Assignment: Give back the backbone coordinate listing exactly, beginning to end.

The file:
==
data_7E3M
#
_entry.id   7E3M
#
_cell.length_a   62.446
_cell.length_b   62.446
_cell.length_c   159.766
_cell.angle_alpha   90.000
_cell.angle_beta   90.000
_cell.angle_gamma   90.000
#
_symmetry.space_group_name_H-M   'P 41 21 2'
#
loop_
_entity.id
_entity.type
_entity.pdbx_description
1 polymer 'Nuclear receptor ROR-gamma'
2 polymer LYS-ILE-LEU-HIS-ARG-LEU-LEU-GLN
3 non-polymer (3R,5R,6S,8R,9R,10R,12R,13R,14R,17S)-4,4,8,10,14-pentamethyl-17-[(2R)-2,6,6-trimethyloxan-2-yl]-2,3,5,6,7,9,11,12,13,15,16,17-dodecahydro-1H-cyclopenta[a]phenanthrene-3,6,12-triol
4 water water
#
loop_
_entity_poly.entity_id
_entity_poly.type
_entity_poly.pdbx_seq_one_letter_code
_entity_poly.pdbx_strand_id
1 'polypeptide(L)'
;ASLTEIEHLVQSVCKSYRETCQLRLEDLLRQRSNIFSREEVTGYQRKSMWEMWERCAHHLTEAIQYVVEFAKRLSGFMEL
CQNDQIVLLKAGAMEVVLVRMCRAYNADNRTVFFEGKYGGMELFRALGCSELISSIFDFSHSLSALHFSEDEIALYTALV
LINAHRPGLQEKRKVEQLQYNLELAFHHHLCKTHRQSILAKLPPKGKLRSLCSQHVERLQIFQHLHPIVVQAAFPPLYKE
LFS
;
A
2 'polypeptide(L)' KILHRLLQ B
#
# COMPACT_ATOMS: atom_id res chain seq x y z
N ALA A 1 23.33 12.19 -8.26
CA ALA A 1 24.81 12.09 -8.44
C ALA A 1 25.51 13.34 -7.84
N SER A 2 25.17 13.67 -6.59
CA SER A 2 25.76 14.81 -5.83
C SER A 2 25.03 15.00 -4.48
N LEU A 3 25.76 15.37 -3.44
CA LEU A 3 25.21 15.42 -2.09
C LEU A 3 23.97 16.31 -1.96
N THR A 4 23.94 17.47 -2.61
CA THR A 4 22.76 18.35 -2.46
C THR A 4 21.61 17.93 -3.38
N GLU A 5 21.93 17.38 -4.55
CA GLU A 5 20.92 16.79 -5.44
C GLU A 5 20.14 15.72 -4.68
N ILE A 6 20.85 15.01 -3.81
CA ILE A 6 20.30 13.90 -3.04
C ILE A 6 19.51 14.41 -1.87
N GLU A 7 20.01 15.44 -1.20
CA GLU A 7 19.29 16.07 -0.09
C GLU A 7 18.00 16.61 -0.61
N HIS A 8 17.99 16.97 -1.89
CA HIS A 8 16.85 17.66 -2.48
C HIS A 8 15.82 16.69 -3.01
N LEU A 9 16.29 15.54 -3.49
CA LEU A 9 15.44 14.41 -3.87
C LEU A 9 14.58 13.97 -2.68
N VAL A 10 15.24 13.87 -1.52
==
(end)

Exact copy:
data_7E3M
#
_entry.id   7E3M
#
_cell.length_a   62.446
_cell.length_b   62.446
_cell.length_c   159.766
_cell.angle_alpha   90.000
_cell.angle_beta   90.000
_cell.angle_gamma   90.000
#
_symmetry.space_group_name_H-M   'P 41 21 2'
#
loop_
_entity.id
_entity.type
_entity.pdbx_description
1 polymer 'Nuclear receptor ROR-gamma'
2 polymer LYS-ILE-LEU-HIS-ARG-LEU-LEU-GLN
3 non-polymer (3R,5R,6S,8R,9R,10R,12R,13R,14R,17S)-4,4,8,10,14-pentamethyl-17-[(2R)-2,6,6-trimethyloxan-2-yl]-2,3,5,6,7,9,11,12,13,15,16,17-dodecahydro-1H-cyclopenta[a]phenanthrene-3,6,12-triol
4 water water
#
loop_
_entity_poly.entity_id
_entity_poly.type
_entity_poly.pdbx_seq_one_letter_code
_entity_poly.pdbx_strand_id
1 'polypeptide(L)'
;ASLTEIEHLVQSVCKSYRETCQLRLEDLLRQRSNIFSREEVTGYQRKSMWEMWERCAHHLTEAIQYVVEFAKRLSGFMEL
CQNDQIVLLKAGAMEVVLVRMCRAYNADNRTVFFEGKYGGMELFRALGCSELISSIFDFSHSLSALHFSEDEIALYTALV
LINAHRPGLQEKRKVEQLQYNLELAFHHHLCKTHRQSILAKLPPKGKLRSLCSQHVERLQIFQHLHPIVVQAAFPPLYKE
LFS
;
A
2 'polypeptide(L)' KILHRLLQ B
#
# COMPACT_ATOMS: atom_id res chain seq x y z
N ALA A 1 23.33 12.19 -8.26
CA ALA A 1 24.81 12.09 -8.44
C ALA A 1 25.51 13.34 -7.84
N SER A 2 25.17 13.67 -6.59
CA SER A 2 25.76 14.81 -5.83
C SER A 2 25.03 15.00 -4.48
N LEU A 3 25.76 15.37 -3.44
CA LEU A 3 25.21 15.42 -2.09
C LEU A 3 23.97 16.31 -1.96
N THR A 4 23.94 17.47 -2.61
CA THR A 4 22.76 18.35 -2.46
C THR A 4 21.61 17.93 -3.38
N GLU A 5 21.93 17.38 -4.55
CA GLU A 5 20.92 16.79 -5.44
C GLU A 5 20.14 15.72 -4.68
N ILE A 6 20.85 15.01 -3.81
CA ILE A 6 20.30 13.90 -3.04
C ILE A 6 19.51 14.41 -1.87
N GLU A 7 20.01 15.44 -1.20
CA GLU A 7 19.29 16.07 -0.09
C GLU A 7 18.00 16.61 -0.61
N HIS A 8 17.99 16.97 -1.89
CA HIS A 8 16.85 17.66 -2.48
C HIS A 8 15.82 16.69 -3.01
N LEU A 9 16.29 15.54 -3.49
CA LEU A 9 15.44 14.41 -3.87
C LEU A 9 14.58 13.97 -2.68
N VAL A 10 15.24 13.87 -1.52